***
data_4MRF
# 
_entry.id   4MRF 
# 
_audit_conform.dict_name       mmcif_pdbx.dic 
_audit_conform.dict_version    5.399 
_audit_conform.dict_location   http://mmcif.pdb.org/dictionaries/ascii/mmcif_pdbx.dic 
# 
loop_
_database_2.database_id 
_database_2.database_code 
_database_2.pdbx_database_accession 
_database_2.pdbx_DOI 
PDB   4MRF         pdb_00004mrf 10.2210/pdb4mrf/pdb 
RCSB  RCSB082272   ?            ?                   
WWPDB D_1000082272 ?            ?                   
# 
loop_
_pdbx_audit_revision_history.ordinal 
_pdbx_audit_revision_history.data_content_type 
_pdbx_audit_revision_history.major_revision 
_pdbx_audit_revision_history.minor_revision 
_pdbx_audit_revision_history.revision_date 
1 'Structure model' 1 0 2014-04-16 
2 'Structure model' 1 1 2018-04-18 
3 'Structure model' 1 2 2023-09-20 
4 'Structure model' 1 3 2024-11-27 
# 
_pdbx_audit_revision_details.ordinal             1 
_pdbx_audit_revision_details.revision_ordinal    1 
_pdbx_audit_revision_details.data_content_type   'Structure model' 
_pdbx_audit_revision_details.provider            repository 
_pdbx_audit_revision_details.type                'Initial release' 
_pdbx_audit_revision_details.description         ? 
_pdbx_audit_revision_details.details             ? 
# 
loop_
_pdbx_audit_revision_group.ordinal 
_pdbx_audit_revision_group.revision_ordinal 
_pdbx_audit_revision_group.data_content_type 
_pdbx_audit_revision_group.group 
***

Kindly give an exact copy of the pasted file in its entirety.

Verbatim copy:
data_4MRF
# 
_entry.id   4MRF 
# 
_audit_conform.dict_name       mmcif_pdbx.dic 
_audit_conform.dict_version    5.399 
_audit_conform.dict_location   http://mmcif.pdb.org/dictionaries/ascii/mmcif_pdbx.dic 
# 
loop_
_database_2.database_id 
_database_2.database_code 
_database_2.pdbx_database_accession 
_database_2.pdbx_DOI 
PDB   4MRF         pdb_00004mrf 10.2210/pdb4mrf/pdb 
RCSB  RCSB082272   ?            ?                   
WWPDB D_1000082272 ?            ?                   
# 
loop_
_pdbx_audit_revision_history.ordinal 
_pdbx_audit_revision_history.data_content_type 
_pdbx_audit_revision_history.major_revision 
_pdbx_audit_revision_history.minor_revision 
_pdbx_audit_revision_history.revision_date 
1 'Structure model' 1 0 2014-04-16 
2 'Structure model' 1 1 2018-04-18 
3 'Structure model' 1 2 2023-09-20 
4 'Structure model' 1 3 2024-11-27 
# 
_pdbx_audit_revision_details.ordinal             1 
_pdbx_audit_revision_details.revision_ordinal    1 
_pdbx_audit_revision_details.data_content_type   'Structure model' 
_pdbx_audit_revision_details.provider            repository 
_pdbx_audit_revision_details.type                'Initial release' 
_pdbx_audit_revision_details.description         ? 
_pdbx_audit_revision_details.details             ? 
# 
loop_
_pdbx_audit_revision_group.ordinal 
_pdbx_audit_revision_group.revision_ordinal 
_pdbx_audit_revision_group.data_content_type 
_pdbx_audit_revision_group.group 